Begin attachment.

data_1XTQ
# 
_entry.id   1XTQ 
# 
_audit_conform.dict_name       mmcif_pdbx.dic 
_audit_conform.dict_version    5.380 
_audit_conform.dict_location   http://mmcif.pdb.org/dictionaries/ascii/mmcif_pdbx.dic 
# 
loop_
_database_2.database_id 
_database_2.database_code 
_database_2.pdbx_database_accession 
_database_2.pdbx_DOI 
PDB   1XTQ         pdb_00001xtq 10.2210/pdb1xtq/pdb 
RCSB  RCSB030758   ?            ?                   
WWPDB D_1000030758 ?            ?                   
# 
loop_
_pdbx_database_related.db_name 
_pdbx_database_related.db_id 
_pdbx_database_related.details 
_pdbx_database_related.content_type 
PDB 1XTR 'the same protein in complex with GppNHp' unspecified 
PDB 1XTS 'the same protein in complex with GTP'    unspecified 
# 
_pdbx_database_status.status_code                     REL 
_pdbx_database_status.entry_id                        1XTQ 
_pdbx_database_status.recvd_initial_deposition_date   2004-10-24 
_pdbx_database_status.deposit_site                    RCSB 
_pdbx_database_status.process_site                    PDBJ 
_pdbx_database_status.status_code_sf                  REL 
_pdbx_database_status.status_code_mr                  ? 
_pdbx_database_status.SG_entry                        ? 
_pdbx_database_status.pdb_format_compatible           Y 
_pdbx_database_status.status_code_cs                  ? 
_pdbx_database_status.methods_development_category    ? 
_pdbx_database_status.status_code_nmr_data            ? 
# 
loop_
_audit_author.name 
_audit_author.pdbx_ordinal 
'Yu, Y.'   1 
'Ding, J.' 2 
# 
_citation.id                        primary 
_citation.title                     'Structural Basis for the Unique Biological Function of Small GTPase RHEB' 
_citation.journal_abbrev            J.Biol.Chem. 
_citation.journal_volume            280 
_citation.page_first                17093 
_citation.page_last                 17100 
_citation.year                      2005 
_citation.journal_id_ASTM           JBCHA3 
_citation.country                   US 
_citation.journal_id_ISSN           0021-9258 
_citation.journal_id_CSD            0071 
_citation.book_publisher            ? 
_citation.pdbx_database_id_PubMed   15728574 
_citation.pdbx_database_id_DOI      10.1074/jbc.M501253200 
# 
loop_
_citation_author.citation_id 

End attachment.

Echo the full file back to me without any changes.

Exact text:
data_1XTQ
# 
_entry.id   1XTQ 
# 
_audit_conform.dict_name       mmcif_pdbx.dic 
_audit_conform.dict_version    5.380 
_audit_conform.dict_location   http://mmcif.pdb.org/dictionaries/ascii/mmcif_pdbx.dic 
# 
loop_
_database_2.database_id 
_database_2.database_code 
_database_2.pdbx_database_accession 
_database_2.pdbx_DOI 
PDB   1XTQ         pdb_00001xtq 10.2210/pdb1xtq/pdb 
RCSB  RCSB030758   ?            ?                   
WWPDB D_1000030758 ?            ?                   
# 
loop_
_pdbx_database_related.db_name 
_pdbx_database_related.db_id 
_pdbx_database_related.details 
_pdbx_database_related.content_type 
PDB 1XTR 'the same protein in complex with GppNHp' unspecified 
PDB 1XTS 'the same protein in complex with GTP'    unspecified 
# 
_pdbx_database_status.status_code                     REL 
_pdbx_database_status.entry_id                        1XTQ 
_pdbx_database_status.recvd_initial_deposition_date   2004-10-24 
_pdbx_database_status.deposit_site                    RCSB 
_pdbx_database_status.process_site                    PDBJ 
_pdbx_database_status.status_code_sf                  REL 
_pdbx_database_status.status_code_mr                  ? 
_pdbx_database_status.SG_entry                        ? 
_pdbx_database_status.pdb_format_compatible           Y 
_pdbx_database_status.status_code_cs                  ? 
_pdbx_database_status.methods_development_category    ? 
_pdbx_database_status.status_code_nmr_data            ? 
# 
loop_
_audit_author.name 
_audit_author.pdbx_ordinal 
'Yu, Y.'   1 
'Ding, J.' 2 
# 
_citation.id                        primary 
_citation.title                     'Structural Basis for the Unique Biological Function of Small GTPase RHEB' 
_citation.journal_abbrev            J.Biol.Chem. 
_citation.journal_volume            280 
_citation.page_first                17093 
_citation.page_last                 17100 
_citation.year                      2005 
_citation.journal_id_ASTM           JBCHA3 
_citation.country                   US 
_citation.journal_id_ISSN           0021-9258 
_citation.journal_id_CSD            0071 
_citation.book_publisher            ? 
_citation.pdbx_database_id_PubMed   15728574 
_citation.pdbx_database_id_DOI      10.1074/jbc.M501253200 
# 
loop_
_citation_author.citation_id 